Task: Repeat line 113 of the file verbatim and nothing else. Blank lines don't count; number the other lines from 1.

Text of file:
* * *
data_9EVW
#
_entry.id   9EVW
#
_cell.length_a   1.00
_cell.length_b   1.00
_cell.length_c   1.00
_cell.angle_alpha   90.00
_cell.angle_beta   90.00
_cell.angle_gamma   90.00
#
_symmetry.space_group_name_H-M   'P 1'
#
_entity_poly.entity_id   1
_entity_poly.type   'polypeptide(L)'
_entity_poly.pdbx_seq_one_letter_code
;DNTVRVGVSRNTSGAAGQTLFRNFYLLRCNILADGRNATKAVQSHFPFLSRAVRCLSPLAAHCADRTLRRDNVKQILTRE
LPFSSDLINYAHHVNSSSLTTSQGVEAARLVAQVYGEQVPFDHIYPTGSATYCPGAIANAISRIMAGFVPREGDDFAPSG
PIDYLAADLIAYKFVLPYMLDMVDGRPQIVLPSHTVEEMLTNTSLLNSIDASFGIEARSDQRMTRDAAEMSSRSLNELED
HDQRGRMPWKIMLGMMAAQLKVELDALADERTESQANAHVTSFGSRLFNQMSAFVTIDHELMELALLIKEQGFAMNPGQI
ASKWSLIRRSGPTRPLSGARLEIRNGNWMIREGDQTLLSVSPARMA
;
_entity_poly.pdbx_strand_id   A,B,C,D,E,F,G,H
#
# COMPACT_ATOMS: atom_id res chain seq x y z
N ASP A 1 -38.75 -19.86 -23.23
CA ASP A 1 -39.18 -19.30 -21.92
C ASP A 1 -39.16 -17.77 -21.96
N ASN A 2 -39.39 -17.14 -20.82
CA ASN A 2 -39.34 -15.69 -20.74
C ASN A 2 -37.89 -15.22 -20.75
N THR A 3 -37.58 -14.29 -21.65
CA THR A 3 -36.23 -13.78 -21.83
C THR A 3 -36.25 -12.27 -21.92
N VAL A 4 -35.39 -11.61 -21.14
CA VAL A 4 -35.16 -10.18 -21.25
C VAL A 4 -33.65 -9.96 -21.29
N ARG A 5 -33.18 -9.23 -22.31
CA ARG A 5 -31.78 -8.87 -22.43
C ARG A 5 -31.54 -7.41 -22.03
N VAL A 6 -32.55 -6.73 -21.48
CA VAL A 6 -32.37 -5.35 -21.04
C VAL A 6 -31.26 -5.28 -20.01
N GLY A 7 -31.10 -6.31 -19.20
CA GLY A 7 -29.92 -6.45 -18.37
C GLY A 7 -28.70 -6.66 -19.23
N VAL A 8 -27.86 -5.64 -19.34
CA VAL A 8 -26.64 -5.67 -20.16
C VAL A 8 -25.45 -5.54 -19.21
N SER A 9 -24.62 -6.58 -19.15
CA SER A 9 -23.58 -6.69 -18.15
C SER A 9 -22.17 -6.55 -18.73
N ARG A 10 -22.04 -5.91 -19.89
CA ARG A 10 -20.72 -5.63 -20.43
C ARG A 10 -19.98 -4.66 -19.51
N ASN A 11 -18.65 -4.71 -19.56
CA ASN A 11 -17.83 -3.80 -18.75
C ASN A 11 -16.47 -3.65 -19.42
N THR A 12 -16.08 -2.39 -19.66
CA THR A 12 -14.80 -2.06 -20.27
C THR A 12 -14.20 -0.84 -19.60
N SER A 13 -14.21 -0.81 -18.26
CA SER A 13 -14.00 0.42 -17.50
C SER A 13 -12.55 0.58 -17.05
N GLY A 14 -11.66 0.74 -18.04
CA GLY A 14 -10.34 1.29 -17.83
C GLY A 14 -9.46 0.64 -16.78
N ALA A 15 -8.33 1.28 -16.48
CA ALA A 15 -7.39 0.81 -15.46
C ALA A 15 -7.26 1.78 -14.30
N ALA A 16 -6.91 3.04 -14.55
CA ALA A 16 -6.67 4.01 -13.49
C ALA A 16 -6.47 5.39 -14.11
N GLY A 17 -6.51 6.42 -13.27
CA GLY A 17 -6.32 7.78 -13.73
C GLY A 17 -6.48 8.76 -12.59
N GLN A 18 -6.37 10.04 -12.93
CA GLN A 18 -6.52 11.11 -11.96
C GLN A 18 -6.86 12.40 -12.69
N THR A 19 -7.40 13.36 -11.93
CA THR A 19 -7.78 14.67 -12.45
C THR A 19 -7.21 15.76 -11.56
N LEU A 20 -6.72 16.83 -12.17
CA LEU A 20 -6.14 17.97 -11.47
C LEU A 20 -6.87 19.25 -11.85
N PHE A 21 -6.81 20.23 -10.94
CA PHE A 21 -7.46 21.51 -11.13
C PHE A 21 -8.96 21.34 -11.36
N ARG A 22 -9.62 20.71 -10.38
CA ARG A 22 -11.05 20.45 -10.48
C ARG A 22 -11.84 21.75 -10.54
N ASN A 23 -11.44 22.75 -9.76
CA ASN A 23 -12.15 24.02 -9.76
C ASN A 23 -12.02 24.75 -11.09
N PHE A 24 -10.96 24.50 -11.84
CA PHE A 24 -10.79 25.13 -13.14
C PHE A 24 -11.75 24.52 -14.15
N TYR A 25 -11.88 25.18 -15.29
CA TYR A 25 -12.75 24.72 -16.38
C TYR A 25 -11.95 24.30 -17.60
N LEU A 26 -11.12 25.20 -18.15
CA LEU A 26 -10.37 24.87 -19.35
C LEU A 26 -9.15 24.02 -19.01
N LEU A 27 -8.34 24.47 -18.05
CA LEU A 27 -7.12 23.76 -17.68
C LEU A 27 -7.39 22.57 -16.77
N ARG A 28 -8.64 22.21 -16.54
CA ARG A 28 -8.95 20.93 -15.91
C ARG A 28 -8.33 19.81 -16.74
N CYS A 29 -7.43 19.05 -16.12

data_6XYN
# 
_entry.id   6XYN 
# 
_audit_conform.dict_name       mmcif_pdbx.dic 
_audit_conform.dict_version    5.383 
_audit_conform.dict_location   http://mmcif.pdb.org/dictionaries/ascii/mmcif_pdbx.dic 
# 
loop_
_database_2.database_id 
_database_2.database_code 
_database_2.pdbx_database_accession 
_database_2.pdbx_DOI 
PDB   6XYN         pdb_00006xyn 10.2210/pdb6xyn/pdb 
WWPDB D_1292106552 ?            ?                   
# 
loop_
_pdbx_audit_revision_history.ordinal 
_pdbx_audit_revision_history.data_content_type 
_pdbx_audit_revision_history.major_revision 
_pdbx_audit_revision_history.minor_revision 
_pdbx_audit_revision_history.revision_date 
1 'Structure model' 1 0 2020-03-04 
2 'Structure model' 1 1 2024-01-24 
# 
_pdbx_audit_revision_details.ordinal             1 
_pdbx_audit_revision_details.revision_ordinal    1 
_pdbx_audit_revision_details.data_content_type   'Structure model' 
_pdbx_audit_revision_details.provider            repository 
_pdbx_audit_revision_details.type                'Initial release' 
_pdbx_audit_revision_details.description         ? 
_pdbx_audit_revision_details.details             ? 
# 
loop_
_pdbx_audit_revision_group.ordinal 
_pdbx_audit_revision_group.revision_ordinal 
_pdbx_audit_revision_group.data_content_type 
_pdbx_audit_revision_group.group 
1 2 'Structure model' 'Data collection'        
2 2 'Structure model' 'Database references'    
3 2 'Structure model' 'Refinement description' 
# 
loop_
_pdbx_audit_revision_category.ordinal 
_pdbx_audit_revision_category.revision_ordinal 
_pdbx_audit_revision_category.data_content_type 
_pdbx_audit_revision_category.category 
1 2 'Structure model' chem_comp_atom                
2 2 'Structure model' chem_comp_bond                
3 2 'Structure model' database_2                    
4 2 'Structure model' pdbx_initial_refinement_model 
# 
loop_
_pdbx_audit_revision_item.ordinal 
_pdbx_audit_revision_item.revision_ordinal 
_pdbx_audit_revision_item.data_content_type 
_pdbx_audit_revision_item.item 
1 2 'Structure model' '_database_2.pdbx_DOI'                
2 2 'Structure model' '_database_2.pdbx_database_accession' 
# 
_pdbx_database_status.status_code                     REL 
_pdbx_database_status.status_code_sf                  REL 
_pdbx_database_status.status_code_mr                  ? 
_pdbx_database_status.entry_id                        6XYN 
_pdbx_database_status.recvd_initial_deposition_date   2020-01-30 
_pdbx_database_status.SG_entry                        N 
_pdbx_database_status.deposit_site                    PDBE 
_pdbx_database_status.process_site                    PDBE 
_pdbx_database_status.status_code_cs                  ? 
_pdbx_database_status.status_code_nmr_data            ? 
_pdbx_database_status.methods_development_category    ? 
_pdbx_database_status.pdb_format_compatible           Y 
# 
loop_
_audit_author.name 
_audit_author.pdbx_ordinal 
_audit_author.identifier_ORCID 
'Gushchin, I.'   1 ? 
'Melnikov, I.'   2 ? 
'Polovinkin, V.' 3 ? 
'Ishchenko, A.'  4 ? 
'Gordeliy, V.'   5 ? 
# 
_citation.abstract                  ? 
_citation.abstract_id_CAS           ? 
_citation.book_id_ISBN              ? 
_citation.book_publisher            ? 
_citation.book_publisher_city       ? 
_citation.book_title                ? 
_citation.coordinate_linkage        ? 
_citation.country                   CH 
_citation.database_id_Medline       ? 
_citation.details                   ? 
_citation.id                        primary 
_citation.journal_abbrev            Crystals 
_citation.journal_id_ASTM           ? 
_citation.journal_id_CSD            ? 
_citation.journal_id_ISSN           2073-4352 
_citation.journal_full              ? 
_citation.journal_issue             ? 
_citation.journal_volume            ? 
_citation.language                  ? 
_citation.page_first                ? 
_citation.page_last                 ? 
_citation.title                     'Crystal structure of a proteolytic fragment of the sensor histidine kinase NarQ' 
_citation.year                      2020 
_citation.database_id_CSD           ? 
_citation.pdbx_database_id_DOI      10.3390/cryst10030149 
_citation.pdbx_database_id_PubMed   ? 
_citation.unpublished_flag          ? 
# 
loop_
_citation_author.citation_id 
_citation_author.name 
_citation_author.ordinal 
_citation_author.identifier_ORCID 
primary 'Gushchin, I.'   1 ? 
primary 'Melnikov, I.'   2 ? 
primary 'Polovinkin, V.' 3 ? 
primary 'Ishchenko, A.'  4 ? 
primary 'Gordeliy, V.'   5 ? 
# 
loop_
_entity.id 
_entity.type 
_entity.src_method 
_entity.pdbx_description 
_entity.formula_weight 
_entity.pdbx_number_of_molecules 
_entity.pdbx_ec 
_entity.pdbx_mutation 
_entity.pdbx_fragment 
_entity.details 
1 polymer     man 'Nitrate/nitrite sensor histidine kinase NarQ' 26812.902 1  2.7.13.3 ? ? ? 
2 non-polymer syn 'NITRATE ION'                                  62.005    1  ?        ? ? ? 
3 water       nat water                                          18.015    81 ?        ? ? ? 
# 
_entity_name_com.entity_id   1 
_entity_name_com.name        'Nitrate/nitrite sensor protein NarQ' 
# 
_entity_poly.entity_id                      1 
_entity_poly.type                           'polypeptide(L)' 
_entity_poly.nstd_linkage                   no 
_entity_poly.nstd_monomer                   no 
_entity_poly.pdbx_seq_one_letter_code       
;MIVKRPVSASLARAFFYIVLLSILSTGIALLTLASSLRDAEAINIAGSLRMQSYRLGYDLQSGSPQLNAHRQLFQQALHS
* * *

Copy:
_entry.id   6XYN 